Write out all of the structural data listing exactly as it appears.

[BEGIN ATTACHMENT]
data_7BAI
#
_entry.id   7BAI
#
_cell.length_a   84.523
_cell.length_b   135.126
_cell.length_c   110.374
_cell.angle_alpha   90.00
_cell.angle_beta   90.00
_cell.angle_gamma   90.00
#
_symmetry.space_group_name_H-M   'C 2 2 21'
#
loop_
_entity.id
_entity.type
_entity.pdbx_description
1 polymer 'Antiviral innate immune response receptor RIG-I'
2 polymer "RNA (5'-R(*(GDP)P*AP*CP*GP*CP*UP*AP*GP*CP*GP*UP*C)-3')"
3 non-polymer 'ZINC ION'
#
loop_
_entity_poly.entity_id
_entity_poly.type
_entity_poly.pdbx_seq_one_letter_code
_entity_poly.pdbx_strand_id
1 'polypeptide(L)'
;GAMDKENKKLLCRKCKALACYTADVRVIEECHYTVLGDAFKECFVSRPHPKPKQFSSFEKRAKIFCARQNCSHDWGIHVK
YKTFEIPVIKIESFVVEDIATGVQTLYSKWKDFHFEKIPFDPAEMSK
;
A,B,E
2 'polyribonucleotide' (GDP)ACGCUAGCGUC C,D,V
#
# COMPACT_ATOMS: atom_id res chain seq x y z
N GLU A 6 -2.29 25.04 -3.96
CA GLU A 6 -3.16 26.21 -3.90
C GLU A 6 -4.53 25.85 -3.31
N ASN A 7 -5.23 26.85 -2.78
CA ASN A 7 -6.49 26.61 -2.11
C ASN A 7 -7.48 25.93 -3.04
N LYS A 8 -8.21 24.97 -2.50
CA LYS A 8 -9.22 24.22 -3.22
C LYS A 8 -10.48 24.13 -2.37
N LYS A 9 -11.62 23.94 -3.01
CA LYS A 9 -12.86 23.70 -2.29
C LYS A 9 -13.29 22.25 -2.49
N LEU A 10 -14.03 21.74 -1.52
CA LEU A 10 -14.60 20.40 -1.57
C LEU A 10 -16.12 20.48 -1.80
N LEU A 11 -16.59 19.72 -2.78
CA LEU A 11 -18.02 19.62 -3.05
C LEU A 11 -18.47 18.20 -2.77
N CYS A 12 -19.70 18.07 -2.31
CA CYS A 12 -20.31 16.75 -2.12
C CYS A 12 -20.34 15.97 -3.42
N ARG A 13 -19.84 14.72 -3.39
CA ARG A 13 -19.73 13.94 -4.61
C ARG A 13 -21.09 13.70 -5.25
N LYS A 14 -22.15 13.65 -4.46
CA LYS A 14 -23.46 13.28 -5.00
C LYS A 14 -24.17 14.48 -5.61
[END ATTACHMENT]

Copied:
data_7BAI
#
_entry.id   7BAI
#
_cell.length_a   84.523
_cell.length_b   135.126
_cell.length_c   110.374
_cell.angle_alpha   90.00
_cell.angle_beta   90.00
_cell.angle_gamma   90.00
#
_symmetry.space_group_name_H-M   'C 2 2 21'
#
loop_
_entity.id
_entity.type
_entity.pdbx_description
1 polymer 'Antiviral innate immune response receptor RIG-I'
2 polymer "RNA (5'-R(*(GDP)P*AP*CP*GP*CP*UP*AP*GP*CP*GP*UP*C)-3')"
3 non-polymer 'ZINC ION'
#
loop_
_entity_poly.entity_id
_entity_poly.type
_entity_poly.pdbx_seq_one_letter_code
_entity_poly.pdbx_strand_id
1 'polypeptide(L)'
;GAMDKENKKLLCRKCKALACYTADVRVIEECHYTVLGDAFKECFVSRPHPKPKQFSSFEKRAKIFCARQNCSHDWGIHVK
YKTFEIPVIKIESFVVEDIATGVQTLYSKWKDFHFEKIPFDPAEMSK
;
A,B,E
2 'polyribonucleotide' (GDP)ACGCUAGCGUC C,D,V
#
# COMPACT_ATOMS: atom_id res chain seq x y z
N GLU A 6 -2.29 25.04 -3.96
CA GLU A 6 -3.16 26.21 -3.90
C GLU A 6 -4.53 25.85 -3.31
N ASN A 7 -5.23 26.85 -2.78
CA ASN A 7 -6.49 26.61 -2.11
C ASN A 7 -7.48 25.93 -3.04
N LYS A 8 -8.21 24.97 -2.50
CA LYS A 8 -9.22 24.22 -3.22
C LYS A 8 -10.48 24.13 -2.37
N LYS A 9 -11.62 23.94 -3.01
CA LYS A 9 -12.86 23.70 -2.29
C LYS A 9 -13.29 22.25 -2.49
N LEU A 10 -14.03 21.74 -1.52
CA LEU A 10 -14.60 20.40 -1.57
C LEU A 10 -16.12 20.48 -1.80
N LEU A 11 -16.59 19.72 -2.78
CA LEU A 11 -18.02 19.62 -3.05
C LEU A 11 -18.47 18.20 -2.77
N CYS A 12 -19.70 18.07 -2.31
CA CYS A 12 -20.31 16.75 -2.12
C CYS A 12 -20.34 15.97 -3.42
N ARG A 13 -19.84 14.72 -3.39
CA ARG A 13 -19.73 13.94 -4.61
C ARG A 13 -21.09 13.70 -5.25
N LYS A 14 -22.15 13.65 -4.46
CA LYS A 14 -23.46 13.28 -5.00
C LYS A 14 -24.17 14.48 -5.61